Congratulations are in order. In his latest COMMENTARY essay on “Darwinism”—as it is often called by those who do not know much evolutionary biology—David Berlinski seems to have reversed himself [“Has Darwin Met His Match?,” December 2002]. He is now critical of the effort to rehabilitate the ancient “argument from design,” these days holiday-wrapped as “intelligent-design theory.” This change of mind is all the more praiseworthy because Mr. Berlinski is not only the author of “The Deniable Darwin” (Commentary, June 1996) but, according to his current author’s note, closely associated with the Discovery Institute, the conservative Christian think tank that serves as the primary promoter of “intelligent design.” The manner of Mr. Berlinski’s dismissal is less creditable, however. His argument might be paraphrased as follows: intelligent design has failed, evolutionary biology has failed, and therefore nobody has a plausible scientific explanation for the diversity of life on earth. This is absurd. The reasons Mr. Berlinski gives for the failure of intelligent-design theory have all been given before—in the professional literature, in the introductory biology courses of all decent colleges, in half a dozen very recent specialist books, on fifty flourishing scientific websites. However well intelligent-design apologetics is doing as politics, there is nothing new about its abject failure as science. On the other hand, none of the reasons Mr. Berlinski hints at for rejecting “Darwinism” stand up. They are the familiar creationist pabulum, supposedly demonstrating the grand flaws and gaps in evolutionary biology. But these arguments, too, have been addressed in the professional literature, in tens of thousands of papers, and in dozens of excellent, best-selling popular science books—and they have been soundly refuted. Unfortunately, a non-biologist reader of “Has Darwin Met His Match?,” innocent of this vast body of knowledge, will have no notion of its content or even, perhaps, of its existence, and may therefore take Mr. Berlinski’s assertions as true as well as deep, which they are not. Mr. Berlinski says that the argument from design has been taken up again in evolutionary biology and mathematical physics. This, if true, would give it some scientific seriousness. But it is not true. There is not one publication in recent biological journals, out of the tens of thousands of articles published annually—a huge subset of them devoted specifically to evolution—that undertakes to rehabilitate the argument from design. None of the intelligent-design “theorists” mentioned in his essay has ever published the claim in an original article in a regular, refereed biological journal. Nor, of course, has Mr. Berlinski himself done so. As for William Dembski’s lucubrations on chance and probability—which even Mr. Berlinski now finds flawed—I know of no professional publications (other than Dembski’s own books and his frenetic responses to critics) that treat them as of interest for mathematical physics. There are, however, a dozen point-by-point refutations of those claims, many of them available on the Internet, by well-known physicists, philosophers, mathematicians, and biologists.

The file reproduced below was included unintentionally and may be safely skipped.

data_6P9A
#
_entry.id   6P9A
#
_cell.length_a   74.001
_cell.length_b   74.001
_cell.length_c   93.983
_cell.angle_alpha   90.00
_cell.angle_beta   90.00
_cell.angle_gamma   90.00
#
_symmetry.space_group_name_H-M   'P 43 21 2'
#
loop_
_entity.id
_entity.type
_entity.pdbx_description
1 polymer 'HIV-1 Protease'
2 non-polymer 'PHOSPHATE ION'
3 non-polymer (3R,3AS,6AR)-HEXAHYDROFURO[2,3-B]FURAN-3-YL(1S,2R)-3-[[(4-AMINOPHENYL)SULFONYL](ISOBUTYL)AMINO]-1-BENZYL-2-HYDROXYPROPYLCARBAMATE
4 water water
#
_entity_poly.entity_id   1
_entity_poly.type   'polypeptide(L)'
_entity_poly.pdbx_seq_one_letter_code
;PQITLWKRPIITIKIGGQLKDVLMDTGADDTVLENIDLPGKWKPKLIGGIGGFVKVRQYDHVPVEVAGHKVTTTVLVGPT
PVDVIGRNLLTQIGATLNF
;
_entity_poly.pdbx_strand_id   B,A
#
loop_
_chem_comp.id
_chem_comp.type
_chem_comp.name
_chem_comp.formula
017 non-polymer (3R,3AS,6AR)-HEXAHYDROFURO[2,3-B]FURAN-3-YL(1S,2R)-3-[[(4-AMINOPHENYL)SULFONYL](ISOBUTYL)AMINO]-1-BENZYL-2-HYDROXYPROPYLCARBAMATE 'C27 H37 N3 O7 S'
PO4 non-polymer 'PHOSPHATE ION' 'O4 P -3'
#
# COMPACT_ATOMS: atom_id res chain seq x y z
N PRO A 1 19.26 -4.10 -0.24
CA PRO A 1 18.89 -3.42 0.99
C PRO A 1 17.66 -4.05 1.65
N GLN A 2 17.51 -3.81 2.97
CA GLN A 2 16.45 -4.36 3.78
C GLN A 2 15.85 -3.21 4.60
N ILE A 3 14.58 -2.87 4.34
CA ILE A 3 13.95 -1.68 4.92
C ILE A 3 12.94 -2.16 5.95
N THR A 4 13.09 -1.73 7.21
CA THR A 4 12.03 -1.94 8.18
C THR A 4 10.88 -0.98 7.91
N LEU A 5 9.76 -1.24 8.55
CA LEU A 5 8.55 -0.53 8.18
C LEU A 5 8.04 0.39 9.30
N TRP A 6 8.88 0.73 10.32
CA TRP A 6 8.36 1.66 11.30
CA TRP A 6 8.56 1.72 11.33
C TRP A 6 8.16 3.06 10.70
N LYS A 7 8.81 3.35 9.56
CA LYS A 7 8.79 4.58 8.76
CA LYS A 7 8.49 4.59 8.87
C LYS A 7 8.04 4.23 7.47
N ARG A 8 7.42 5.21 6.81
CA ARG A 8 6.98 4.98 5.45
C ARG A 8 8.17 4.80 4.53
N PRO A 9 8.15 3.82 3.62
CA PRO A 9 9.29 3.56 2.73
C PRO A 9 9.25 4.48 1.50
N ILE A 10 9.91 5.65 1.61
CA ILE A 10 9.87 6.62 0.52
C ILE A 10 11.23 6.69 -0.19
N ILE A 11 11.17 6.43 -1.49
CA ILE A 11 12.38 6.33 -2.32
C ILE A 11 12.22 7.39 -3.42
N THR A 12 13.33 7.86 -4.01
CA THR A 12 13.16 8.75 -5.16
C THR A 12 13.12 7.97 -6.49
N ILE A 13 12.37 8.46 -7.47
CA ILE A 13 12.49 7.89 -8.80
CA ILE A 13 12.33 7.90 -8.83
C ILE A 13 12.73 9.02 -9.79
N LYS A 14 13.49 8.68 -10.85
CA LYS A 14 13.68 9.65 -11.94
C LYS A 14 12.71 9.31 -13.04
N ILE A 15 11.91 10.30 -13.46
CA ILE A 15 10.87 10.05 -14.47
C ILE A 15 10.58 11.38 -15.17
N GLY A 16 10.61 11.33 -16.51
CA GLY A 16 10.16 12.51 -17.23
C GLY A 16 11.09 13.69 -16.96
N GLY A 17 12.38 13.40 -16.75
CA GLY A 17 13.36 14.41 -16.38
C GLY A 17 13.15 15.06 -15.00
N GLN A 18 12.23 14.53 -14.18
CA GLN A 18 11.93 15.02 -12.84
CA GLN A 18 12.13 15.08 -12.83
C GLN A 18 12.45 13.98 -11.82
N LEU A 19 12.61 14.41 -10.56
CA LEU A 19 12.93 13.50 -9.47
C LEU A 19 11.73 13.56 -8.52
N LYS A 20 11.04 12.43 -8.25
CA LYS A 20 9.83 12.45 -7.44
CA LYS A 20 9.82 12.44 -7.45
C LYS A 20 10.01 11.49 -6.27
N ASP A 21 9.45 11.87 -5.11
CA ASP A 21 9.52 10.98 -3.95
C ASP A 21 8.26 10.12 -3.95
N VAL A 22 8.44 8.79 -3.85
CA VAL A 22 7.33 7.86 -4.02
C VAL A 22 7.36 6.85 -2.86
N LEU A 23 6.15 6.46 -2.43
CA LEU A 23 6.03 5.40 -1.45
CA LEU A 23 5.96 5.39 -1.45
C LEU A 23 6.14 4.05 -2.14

John Landon
Website for
World History and the Eonic Effect